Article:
• Reply to direct payment request
                        by OS7
                        "If you can't take responsibility for the payment of rent, then the council can make payments direct to your landlord if there is a good reason to do so. If you're worried about taking this responsibility then you should talk to us about your concerns. Your benefit is for you to pay your rent...
                        10-01-2021, 18:44 PM
                      • Reply to direct payment request
                        by OS7
                        Yes, I agree, however I rather it stops and tenants realise their responsibility. I am already out of pocket, and tenants are not paying anyway!...
                        10-01-2021, 10:25 AM
                      • Reply to direct payment request
                        by nukecad
                        It's actually not Housing Benefit (paid by the council) - It's Universal Credit Housing Element (paid by the DWP).
                        Although they are both benefits towards rent they are very different things.

                        UC-HE is a benefit entitlement set out in law, and capped at certain rates for a private...
                        10-01-2021, 00:39 AM
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                        by OS7
                        I agree that benefits will not stop, due to the complaint, and any back arrears will be paid via housing benefits to tenants at some point. my tenant is getting just over £1000 for 4 bed detached house and 2 dependent children. I am not so sure how it is worked out. however it is made up housing benefit...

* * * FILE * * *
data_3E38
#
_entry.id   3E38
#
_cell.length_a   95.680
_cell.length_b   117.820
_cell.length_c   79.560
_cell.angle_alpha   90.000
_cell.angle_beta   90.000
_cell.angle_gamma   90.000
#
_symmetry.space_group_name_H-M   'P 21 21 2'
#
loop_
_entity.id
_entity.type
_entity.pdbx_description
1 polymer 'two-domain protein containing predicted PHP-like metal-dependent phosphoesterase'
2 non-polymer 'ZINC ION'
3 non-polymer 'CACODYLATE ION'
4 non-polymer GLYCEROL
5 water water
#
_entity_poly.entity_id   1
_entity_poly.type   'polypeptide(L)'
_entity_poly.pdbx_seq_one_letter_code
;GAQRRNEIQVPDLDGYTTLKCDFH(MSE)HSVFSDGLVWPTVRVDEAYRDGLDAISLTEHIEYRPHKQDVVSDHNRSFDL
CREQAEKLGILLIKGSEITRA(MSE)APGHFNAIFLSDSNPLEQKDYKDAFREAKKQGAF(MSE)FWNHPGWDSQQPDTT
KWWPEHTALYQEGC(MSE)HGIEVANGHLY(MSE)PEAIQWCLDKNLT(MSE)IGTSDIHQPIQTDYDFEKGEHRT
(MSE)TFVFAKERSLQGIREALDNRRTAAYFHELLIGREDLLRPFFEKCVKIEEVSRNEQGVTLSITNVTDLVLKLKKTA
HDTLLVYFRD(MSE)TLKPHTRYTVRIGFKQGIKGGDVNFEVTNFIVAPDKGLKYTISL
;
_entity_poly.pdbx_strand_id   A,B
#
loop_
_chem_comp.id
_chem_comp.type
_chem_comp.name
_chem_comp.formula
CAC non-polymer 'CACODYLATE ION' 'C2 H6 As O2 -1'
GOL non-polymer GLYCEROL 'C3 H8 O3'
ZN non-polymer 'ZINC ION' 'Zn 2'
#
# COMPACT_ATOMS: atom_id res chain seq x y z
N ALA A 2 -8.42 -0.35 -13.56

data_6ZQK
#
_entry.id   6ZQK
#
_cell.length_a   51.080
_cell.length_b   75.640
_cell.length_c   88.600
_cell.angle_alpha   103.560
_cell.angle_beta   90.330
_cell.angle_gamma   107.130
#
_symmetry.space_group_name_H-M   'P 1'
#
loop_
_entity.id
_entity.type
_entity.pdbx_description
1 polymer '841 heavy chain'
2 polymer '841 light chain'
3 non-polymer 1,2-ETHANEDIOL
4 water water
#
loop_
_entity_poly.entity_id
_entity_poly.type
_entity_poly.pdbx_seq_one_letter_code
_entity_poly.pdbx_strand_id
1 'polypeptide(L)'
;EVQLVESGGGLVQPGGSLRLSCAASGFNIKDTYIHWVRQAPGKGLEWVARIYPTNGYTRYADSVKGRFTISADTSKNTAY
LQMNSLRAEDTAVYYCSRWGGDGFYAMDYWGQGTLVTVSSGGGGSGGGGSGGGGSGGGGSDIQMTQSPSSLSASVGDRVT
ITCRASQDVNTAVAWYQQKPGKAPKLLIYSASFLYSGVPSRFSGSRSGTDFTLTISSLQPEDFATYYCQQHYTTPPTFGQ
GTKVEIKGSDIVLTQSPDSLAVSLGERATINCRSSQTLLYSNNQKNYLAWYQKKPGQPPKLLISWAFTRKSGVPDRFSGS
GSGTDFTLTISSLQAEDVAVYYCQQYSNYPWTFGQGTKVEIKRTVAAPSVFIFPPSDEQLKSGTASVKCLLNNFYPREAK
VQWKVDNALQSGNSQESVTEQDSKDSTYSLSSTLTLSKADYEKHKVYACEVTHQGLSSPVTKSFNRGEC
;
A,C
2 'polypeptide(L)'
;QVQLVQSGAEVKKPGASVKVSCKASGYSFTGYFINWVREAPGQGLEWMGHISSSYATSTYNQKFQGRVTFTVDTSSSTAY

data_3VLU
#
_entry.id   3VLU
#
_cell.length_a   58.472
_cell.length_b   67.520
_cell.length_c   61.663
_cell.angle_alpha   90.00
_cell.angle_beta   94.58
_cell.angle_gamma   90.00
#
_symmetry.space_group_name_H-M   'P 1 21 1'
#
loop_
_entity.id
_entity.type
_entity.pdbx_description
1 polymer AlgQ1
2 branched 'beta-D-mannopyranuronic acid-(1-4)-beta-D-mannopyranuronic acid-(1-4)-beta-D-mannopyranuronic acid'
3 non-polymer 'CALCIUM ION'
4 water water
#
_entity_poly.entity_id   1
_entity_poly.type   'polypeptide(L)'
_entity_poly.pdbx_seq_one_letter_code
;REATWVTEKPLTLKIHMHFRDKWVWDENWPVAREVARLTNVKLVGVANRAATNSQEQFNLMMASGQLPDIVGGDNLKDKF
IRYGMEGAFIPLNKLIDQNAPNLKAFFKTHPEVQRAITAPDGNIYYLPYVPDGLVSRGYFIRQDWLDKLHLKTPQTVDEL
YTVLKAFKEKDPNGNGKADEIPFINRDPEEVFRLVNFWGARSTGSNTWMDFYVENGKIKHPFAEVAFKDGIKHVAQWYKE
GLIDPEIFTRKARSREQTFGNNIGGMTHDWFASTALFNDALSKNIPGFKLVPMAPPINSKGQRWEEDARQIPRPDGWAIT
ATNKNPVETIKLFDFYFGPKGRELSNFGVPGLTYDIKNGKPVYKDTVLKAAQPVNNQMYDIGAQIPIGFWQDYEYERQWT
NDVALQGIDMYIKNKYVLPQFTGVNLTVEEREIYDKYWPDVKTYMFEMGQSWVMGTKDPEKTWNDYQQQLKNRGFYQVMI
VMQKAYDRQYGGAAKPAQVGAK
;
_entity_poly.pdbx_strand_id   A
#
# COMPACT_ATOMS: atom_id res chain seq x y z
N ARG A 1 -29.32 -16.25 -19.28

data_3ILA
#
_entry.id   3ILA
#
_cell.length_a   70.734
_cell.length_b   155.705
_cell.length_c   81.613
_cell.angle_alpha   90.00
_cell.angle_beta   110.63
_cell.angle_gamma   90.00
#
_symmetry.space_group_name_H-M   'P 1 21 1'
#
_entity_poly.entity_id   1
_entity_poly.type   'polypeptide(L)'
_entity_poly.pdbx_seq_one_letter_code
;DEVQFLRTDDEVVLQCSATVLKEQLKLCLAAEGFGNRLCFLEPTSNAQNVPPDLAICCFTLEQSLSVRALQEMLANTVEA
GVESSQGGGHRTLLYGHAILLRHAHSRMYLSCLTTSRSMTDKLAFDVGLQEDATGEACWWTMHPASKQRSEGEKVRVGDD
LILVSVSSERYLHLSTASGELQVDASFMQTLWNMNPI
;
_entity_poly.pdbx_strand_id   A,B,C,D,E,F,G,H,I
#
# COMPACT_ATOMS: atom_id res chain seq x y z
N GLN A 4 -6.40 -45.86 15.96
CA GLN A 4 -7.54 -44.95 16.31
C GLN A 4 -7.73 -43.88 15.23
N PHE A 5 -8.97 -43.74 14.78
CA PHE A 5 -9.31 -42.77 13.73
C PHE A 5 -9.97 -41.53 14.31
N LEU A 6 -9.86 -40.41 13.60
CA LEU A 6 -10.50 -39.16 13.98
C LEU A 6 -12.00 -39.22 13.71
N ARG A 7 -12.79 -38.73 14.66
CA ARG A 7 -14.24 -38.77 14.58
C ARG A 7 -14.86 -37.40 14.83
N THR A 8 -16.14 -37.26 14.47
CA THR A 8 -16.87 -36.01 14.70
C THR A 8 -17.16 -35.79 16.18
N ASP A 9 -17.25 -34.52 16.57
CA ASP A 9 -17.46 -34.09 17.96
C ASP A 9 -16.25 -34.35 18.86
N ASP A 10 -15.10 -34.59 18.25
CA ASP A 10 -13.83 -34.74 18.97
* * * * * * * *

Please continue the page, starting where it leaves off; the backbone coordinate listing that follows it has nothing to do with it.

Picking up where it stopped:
09-01-2021, 18:35 PM
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                        by nukecad
                        That is possible if they were entitled to the 4 bed LHA rate in some London boroughs.
                        Benefit towards housing costs in rivate rentals are capped at the LHA rate for a particular area.


                        That is totally incorrect, it the claimant has a liability to pay rent then the claimant is...
                        09-01-2021, 16:38 PM
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                        by OS7
                        Yes jpkeates, they may not cover the existing rent arrears (and this needs to be sorted separately), but at the very least they know that rent arrears are there because rent wasn't paid, even when the tenants were claiming it in benefits. I read the leaflet that the housing benefit team sent - and it...
                        09-01-2021, 12:49 PM